The Final Fantasy XIII trilogy is, to date, the only trilogy in the franchise. Sequels have been released for other mainline titles, but a second sequel had never been done before. But we’re not here to discuss the trilogy completer Lightning Returns just yet. However, I fully argue that the ambiguous nature and criticisms of middle entry Final Fantasy XIII-2 were decisive when the decision came on whether to do a sequel or not. After all, it could also be argued that Final Fantasy XIII-2 only exists because Final Fantasy XIII was heavily – and unfairly – criticised.
Following the events of Final Fantasy, the world of Cocoon remains in place, suspended above Gran Pulse thanks to Fang and Vanille completing their Focus. As a result, the majority of Final Fantasy XIII-2 takes place in a new time period referred to as After Fall (AF). Lightning’s sister Serah, who spent most of the first game in the same state of crystal as Fang and Vanille now find themselves in, is one of the two playable characters. The other is newcomer Noel, who claims to have been sent from the future.
If you thought that introduction was plot heavy, you haven’t seen anything yet. The one thing most players would categorically agree upon is that the Final Fantasy XIII trilogy only works if you play them all. The sequels do not really cater for newcomers to jump straight into.
Serah and Noel meet in 3AF, in a world where only Serah remembers her sister and all the hard work she did to save the world. Noel tells her he has met Lightning way in the future, but her travelling to the world of Valhalla has caused time paradoxes to rip open. In an effort to restore Lightning to their world and save Noel’s future, this duo travel through time and close these paradoxes.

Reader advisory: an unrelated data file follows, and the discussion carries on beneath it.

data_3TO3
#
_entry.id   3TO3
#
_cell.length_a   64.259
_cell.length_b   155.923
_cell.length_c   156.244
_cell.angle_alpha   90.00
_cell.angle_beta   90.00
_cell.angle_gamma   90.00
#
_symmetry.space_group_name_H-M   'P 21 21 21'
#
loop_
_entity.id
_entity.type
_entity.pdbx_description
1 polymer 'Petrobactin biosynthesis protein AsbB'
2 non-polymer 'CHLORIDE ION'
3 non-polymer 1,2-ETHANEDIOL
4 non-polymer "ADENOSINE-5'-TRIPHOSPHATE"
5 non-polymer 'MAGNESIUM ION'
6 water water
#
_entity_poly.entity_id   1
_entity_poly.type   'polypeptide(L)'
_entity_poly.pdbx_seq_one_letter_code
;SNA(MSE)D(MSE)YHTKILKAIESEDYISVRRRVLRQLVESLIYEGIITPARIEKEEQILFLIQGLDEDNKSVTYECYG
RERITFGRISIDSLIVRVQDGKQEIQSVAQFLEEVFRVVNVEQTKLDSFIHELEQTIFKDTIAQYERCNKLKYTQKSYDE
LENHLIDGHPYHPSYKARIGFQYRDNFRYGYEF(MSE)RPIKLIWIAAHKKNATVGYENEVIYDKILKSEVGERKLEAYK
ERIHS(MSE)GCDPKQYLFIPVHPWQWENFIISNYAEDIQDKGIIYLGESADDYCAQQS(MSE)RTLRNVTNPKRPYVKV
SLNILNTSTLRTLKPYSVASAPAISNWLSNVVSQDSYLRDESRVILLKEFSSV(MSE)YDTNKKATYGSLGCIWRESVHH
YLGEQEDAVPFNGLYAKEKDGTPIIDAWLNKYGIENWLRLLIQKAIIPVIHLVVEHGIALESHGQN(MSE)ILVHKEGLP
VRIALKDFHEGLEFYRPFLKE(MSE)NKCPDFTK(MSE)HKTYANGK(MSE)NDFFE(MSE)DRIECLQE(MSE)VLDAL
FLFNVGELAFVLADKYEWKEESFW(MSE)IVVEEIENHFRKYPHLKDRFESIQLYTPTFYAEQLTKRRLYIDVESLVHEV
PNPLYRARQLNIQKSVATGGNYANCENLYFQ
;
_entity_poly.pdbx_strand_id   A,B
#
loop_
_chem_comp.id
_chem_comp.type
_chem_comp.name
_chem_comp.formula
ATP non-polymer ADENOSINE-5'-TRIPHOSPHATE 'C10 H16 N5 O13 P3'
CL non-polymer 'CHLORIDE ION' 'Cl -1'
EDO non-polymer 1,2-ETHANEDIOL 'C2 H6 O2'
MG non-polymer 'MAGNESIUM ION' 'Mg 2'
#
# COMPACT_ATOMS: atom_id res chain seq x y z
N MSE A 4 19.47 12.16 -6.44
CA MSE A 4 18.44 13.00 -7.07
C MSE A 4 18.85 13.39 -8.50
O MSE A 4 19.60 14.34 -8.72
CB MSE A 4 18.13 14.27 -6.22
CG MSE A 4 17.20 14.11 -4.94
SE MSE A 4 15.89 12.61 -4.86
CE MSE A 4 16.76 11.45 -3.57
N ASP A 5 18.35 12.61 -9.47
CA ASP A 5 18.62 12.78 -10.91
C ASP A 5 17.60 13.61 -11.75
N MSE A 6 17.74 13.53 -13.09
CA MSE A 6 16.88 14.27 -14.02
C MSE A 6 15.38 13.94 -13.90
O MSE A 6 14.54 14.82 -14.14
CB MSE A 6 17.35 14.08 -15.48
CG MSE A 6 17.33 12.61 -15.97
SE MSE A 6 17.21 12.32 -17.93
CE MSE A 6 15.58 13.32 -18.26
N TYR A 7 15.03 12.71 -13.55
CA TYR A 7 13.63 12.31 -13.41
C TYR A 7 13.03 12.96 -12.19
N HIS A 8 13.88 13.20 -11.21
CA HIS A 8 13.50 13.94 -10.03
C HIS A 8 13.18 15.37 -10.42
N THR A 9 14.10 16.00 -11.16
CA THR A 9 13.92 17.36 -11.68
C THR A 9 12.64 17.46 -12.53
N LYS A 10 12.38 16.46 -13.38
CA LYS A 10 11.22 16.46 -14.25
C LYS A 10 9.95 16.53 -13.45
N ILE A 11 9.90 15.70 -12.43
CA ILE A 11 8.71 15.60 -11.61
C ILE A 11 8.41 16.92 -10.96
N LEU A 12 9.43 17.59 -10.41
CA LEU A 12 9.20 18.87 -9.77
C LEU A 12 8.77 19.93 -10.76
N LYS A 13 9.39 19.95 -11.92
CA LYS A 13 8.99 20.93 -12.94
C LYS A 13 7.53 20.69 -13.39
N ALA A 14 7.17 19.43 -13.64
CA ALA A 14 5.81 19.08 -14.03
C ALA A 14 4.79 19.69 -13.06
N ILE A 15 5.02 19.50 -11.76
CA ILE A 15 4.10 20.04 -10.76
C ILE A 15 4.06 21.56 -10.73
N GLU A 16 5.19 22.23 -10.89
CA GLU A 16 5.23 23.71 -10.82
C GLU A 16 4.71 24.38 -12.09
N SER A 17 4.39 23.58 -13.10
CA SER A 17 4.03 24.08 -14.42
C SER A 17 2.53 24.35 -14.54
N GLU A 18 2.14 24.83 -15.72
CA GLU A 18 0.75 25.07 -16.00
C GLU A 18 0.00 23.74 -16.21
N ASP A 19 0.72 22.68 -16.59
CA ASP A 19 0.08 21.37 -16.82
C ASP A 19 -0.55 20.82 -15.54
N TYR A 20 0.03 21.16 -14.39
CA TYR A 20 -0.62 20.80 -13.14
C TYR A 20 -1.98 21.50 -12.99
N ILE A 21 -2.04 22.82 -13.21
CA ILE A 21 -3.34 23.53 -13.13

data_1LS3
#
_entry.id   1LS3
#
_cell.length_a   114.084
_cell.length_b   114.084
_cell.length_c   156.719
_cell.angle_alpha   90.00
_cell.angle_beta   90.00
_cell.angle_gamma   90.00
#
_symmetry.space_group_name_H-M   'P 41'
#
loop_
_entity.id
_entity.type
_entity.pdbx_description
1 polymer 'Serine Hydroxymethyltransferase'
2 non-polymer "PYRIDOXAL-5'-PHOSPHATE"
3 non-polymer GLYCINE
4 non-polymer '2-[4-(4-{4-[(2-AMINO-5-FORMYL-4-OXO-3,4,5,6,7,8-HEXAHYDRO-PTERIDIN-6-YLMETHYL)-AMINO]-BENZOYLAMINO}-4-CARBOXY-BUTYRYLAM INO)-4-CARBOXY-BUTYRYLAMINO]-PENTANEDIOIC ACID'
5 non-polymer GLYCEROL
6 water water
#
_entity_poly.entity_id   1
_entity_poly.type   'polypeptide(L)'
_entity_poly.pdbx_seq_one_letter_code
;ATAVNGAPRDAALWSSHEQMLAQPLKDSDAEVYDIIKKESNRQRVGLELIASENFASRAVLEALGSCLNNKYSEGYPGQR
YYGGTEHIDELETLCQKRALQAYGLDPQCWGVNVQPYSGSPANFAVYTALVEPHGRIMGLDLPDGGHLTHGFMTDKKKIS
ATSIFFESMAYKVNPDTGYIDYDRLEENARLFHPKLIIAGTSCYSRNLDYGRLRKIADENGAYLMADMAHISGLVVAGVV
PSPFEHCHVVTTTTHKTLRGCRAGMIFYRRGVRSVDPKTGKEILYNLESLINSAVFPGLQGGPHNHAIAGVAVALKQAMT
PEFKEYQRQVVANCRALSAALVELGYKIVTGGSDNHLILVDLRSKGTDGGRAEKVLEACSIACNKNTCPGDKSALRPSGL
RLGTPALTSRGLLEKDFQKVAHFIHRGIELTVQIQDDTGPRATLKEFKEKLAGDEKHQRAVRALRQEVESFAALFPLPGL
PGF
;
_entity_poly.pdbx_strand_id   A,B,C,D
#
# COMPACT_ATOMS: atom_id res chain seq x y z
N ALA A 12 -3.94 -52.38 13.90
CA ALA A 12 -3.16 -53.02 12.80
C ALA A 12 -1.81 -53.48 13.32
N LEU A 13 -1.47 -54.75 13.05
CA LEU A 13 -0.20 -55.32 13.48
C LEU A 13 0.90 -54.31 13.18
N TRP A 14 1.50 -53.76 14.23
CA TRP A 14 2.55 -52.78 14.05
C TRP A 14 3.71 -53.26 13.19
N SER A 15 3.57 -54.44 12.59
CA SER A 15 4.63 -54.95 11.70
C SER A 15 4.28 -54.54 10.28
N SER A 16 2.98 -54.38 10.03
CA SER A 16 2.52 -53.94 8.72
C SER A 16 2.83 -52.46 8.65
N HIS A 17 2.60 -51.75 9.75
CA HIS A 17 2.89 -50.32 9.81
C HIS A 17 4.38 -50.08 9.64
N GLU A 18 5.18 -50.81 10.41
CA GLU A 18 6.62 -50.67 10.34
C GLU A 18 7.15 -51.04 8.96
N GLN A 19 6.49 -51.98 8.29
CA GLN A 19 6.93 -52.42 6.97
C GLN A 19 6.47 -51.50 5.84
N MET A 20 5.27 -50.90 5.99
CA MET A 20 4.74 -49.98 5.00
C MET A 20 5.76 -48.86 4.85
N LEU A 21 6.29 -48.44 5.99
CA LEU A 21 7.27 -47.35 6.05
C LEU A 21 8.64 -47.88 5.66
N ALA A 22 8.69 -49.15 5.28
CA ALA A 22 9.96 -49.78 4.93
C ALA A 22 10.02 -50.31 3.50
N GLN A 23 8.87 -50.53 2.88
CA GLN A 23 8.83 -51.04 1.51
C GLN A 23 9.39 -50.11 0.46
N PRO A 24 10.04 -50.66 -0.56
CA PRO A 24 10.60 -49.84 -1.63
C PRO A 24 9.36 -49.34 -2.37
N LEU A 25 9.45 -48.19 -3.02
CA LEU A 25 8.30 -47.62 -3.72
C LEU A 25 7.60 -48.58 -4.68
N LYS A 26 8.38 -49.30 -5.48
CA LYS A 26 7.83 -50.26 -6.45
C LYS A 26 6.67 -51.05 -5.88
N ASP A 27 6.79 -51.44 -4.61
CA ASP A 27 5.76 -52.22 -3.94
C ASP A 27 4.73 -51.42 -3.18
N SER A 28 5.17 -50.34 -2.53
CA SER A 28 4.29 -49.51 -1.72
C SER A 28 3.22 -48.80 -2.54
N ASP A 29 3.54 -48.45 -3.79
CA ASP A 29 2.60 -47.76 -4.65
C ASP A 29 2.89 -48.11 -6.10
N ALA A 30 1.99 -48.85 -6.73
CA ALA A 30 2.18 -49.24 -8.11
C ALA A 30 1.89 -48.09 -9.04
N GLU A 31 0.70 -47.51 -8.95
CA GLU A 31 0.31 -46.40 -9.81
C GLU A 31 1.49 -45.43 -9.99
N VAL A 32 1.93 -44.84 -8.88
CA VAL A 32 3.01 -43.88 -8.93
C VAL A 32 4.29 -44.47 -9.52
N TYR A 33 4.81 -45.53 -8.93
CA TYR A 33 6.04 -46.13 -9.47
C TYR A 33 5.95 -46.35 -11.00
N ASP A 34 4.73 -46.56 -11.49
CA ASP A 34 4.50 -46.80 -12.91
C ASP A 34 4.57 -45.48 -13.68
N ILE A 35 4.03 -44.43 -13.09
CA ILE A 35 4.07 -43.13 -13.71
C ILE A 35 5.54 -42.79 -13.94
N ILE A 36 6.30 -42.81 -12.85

Paradoxes are visited through a device called the Historia Crux, and don’t necessarily need to be visited in a particular order. In fact, visiting them in different orders can produce some unexpected endings, known as Paradox endings. These aren’t the canon endings – there is only one true ending to Final Fantasy XIII-2 – but try to explain that things may not go as you plan should you tamper with time too much.
Instantly though, you get the feeling that Final Fantasy XIII-2 is a much more open game than its predecessor. Clearly a response to the main criticism of Final Fantasy XIII being too linear for the first twenty hours, here now is a game with multiple endings depending on which way you decide to travel through time.
It also removed a lot of the made-up words present in the first game. Terms such as l’Cie, fal’Cie and Cie’th are used much less frequently in Final Fantasy XIII-2. In all honesty, I am a massive advocate for Final Fantasy XIII – and the trilogy as a whole – but it took me two playthroughs to establish what these terms were referring to. The main issue being these words all sound similar and in terms of the lore are all closely related to each other. Confusing them was pretty easy to do.